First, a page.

Aionex Streamlines Hospital Workflow with APRP Service-Based System

November 1, 2007

2 Min Read
Aionex Streamlines Hospital Workflow with APRP Service-Based System

Healthcare solutions provider Aionex is starting to deploy its Advanced Patient Response Platform (APRP) service-based solutions for organizing work flow and patient care in hospitals. The APRP aims to streamline communication of hospital events while determining ownership of tasks as they relate to patient care or employee responsibility.

The APRP, a subscription model infrastructure, interfaces existing clinical tools with provided components. The system includes RFID tags embedded in badges and stickers, RFID interrogators, system software, display panels and touch-screen kiosks. “Essentially what our system does is it becomes like a central nervous system for a hospital,” says Curt Freemyer, CEO of Aionex.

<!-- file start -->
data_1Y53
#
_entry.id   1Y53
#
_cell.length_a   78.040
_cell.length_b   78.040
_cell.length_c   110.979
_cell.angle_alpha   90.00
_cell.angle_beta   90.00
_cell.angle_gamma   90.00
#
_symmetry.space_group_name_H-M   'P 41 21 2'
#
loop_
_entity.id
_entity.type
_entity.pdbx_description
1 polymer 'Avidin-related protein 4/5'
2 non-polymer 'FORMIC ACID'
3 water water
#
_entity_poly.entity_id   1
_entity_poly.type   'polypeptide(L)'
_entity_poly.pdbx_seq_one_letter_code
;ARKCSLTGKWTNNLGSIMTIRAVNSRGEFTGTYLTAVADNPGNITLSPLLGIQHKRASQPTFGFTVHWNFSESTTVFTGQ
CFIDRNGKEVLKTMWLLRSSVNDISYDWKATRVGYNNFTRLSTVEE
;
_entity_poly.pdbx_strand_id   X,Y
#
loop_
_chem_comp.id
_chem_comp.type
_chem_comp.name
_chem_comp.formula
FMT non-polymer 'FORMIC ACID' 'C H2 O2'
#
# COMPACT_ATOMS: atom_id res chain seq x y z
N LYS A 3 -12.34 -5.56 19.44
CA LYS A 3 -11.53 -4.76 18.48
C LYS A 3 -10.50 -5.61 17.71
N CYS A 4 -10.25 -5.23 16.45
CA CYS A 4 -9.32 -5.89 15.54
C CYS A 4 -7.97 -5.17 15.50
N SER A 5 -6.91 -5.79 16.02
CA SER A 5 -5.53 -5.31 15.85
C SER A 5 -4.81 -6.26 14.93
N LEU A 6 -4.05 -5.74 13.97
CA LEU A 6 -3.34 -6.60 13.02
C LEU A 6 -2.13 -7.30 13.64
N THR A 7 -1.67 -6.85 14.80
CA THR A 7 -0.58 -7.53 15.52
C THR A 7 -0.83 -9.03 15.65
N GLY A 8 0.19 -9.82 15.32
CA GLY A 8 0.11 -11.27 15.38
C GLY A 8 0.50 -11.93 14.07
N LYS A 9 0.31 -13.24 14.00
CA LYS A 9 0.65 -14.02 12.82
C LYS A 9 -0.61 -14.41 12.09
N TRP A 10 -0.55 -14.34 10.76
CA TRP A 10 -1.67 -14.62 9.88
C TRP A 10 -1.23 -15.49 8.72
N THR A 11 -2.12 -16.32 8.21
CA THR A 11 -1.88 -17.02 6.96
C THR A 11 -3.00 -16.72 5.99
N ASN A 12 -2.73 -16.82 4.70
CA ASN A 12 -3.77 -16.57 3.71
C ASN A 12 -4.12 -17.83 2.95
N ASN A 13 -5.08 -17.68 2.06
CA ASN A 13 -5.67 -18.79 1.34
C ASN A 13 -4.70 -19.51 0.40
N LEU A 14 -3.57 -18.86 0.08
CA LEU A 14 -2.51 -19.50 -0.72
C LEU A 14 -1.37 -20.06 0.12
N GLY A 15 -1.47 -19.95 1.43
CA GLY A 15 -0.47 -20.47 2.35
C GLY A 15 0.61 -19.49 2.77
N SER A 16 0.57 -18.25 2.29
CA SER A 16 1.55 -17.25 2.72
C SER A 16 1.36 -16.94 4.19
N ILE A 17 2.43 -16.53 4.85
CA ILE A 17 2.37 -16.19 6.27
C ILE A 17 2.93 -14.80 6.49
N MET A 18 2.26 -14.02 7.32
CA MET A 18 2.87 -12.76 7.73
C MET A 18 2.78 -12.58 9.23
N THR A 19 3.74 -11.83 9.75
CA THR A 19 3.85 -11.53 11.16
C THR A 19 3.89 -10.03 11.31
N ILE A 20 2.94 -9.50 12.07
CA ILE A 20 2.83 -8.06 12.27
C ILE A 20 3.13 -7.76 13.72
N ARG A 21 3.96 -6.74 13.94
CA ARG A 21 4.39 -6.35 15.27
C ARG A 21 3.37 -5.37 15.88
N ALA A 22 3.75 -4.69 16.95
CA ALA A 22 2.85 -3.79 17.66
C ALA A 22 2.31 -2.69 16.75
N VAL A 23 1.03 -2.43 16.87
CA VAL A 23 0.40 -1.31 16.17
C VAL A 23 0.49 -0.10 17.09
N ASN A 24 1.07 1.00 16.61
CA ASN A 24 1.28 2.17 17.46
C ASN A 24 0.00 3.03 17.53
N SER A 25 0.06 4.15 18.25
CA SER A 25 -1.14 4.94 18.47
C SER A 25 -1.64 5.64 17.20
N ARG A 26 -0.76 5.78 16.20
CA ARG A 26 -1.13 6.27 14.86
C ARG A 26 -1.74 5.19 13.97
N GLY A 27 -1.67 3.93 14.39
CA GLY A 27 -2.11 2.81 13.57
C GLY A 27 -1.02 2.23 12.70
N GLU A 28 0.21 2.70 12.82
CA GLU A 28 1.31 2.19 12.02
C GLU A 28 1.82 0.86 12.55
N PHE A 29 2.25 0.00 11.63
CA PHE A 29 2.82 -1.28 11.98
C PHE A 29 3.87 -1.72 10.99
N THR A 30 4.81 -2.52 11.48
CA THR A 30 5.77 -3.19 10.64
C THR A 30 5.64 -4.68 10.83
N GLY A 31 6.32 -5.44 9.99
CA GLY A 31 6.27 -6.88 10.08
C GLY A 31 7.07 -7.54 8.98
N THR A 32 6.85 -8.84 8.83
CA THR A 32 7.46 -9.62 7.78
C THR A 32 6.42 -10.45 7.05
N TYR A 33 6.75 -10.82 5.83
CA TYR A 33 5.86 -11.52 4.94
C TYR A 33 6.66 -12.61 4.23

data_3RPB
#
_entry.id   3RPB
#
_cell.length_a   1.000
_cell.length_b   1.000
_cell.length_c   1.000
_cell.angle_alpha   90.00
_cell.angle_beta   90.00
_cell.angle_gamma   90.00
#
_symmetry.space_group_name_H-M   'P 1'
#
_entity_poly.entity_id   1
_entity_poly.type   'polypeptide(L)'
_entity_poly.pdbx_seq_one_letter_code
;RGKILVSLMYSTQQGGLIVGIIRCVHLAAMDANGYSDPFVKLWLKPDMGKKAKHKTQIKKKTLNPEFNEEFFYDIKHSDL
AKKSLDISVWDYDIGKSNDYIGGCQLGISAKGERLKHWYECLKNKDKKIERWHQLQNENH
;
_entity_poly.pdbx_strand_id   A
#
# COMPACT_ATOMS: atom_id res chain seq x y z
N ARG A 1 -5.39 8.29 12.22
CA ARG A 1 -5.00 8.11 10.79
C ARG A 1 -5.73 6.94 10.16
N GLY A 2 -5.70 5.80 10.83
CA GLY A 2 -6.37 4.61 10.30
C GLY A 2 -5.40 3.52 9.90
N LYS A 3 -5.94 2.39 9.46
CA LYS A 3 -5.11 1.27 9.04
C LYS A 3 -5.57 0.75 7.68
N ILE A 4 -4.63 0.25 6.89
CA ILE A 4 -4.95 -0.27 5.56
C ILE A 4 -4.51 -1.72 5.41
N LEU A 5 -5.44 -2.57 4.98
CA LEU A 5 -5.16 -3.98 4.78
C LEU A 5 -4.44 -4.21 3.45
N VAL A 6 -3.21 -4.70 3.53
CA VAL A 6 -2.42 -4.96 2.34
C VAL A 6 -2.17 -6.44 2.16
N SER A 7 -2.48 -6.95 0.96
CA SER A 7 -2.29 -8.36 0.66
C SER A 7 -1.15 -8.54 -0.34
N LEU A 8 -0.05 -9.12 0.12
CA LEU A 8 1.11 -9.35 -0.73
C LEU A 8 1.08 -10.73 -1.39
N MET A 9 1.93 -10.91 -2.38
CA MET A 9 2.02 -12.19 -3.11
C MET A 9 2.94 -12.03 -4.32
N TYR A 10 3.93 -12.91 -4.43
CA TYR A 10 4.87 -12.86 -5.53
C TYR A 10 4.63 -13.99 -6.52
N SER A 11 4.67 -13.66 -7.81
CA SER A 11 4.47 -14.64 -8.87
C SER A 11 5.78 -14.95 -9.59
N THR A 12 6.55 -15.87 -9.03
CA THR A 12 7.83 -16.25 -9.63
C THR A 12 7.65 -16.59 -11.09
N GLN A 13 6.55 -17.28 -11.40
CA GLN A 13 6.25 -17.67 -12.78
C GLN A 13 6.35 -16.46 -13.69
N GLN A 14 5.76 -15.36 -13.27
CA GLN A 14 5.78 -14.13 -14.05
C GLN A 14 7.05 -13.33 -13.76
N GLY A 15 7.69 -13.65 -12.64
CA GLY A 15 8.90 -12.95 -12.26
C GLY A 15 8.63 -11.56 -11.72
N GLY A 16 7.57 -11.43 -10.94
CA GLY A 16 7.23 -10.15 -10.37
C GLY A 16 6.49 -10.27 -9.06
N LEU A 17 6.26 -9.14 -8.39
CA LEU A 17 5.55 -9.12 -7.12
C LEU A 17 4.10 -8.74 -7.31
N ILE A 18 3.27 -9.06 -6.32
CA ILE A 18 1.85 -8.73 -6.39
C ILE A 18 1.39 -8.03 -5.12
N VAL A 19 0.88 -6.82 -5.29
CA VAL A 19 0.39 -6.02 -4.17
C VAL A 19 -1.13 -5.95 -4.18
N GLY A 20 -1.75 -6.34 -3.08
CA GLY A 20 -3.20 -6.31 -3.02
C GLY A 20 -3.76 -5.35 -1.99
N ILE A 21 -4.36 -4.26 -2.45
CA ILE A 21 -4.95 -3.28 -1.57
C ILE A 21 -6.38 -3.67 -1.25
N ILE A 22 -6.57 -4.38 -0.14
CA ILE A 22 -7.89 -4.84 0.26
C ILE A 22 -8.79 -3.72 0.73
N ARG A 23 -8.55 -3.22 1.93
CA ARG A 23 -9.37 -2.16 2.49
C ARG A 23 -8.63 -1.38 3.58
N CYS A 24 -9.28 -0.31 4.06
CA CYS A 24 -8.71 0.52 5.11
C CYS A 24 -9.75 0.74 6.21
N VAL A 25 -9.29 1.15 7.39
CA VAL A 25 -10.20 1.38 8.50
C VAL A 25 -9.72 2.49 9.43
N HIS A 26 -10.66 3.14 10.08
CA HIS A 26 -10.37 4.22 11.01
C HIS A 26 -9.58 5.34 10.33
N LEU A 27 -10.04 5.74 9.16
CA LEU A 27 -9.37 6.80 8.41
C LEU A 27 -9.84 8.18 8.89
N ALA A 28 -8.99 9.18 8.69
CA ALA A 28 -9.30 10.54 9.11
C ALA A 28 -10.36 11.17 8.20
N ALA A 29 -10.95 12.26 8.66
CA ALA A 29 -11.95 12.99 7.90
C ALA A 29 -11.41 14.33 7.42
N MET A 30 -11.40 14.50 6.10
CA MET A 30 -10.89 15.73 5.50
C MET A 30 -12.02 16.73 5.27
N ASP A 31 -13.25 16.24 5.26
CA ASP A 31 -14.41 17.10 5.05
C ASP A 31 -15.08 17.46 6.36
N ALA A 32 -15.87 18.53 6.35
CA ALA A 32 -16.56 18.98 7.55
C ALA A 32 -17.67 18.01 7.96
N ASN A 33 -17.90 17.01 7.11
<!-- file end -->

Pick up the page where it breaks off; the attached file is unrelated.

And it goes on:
The APRP system manages work flow and patient requests by providing each employee and operating room patient with an RFID-enabled badge or sticker, which is identified by a scanner. The scanner relays information back to the system, where it can be accessed by employees through touch-screen kiosks around each hospital facility. These terminals are the human interface to the data being collected by the sensor-based system. “It tracks work flow and then it reminds people and measures their response to certain requirements,” says Freemyer.

As the APRP system monitors the required tasks of hospital staff, it also determines whether they were completed within an appropriate timeframe. “For example,” says Freemyer, “we’re automatically tracking people and we’re automatically creating workflow by what we see that they’re doing and what is requested in the different service lines.” The system also gives management the ability to review these tasks either in real time or on a pre-determined schedule.

The APRP's handheld RFID scanners contain SkyeTek's M1 RFID module. All other components are manufactured internally by Aionex. “The only other OEM products we use are embedded devices, PCs, touch-screen monitors and flat-panel LCDs, which are provided by a variety of vendors,” says Freemyer.

As the Aionex system continues to develop, plans for incorporating facial recognition tools like photon recognition and measurement devices as well as beam splitters for virtual keyboards are being explored.

Sign up for the Design News Daily newsletter.

You May Also Like